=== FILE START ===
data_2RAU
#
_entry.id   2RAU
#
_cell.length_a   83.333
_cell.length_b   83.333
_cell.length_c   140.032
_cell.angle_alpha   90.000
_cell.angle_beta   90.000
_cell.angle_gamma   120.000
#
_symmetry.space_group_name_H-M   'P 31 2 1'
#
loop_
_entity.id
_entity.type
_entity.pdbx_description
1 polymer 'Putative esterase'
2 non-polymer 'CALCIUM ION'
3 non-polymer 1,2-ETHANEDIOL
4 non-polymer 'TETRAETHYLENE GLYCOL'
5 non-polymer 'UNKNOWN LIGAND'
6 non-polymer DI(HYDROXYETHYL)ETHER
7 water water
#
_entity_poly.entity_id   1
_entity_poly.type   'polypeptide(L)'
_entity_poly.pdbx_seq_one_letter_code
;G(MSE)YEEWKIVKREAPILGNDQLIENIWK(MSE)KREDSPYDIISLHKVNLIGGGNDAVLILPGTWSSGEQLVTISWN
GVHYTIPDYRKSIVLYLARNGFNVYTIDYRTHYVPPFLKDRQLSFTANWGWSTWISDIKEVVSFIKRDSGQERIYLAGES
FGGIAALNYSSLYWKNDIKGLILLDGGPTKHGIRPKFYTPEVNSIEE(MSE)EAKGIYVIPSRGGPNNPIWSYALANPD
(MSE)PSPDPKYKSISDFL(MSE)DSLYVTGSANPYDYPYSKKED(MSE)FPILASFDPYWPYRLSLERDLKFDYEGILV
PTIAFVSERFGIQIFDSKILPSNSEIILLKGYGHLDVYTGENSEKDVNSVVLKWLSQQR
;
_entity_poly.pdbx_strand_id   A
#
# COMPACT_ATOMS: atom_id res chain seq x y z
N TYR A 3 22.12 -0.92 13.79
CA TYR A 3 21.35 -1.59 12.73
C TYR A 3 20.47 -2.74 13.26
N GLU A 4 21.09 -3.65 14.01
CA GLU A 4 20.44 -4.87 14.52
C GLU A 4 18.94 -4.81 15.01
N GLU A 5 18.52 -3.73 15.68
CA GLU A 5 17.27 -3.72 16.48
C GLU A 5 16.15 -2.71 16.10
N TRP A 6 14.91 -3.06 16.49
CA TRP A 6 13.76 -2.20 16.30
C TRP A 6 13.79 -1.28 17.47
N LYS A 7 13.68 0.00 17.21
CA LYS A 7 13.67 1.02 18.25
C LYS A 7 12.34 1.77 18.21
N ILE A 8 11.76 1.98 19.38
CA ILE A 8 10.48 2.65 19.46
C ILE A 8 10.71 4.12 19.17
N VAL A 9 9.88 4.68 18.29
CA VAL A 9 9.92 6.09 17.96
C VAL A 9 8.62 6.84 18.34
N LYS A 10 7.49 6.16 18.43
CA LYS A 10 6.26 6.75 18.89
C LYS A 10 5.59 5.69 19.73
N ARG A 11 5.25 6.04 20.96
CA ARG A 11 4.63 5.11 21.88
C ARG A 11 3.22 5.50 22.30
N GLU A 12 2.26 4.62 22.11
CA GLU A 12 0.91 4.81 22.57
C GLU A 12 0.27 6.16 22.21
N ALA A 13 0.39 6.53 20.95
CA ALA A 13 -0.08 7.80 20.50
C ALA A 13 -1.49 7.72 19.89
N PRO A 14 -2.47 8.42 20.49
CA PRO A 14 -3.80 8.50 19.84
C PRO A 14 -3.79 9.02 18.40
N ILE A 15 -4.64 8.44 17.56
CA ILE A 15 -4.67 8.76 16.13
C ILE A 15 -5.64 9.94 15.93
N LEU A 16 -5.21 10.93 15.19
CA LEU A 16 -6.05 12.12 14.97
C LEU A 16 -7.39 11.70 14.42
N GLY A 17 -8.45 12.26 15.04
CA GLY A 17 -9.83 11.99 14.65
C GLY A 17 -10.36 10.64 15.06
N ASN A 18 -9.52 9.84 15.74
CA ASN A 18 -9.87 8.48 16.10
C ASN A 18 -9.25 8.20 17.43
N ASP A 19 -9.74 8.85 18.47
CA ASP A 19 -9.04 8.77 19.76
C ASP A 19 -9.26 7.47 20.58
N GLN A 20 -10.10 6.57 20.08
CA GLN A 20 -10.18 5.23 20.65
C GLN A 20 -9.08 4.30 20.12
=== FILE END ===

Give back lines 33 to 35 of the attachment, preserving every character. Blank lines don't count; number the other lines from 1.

PTIAFVSERFGIQIFDSKILPSNSEIILLKGYGHLDVYTGENSEKDVNSVVLKWLSQQR
;
_entity_poly.pdbx_strand_id   A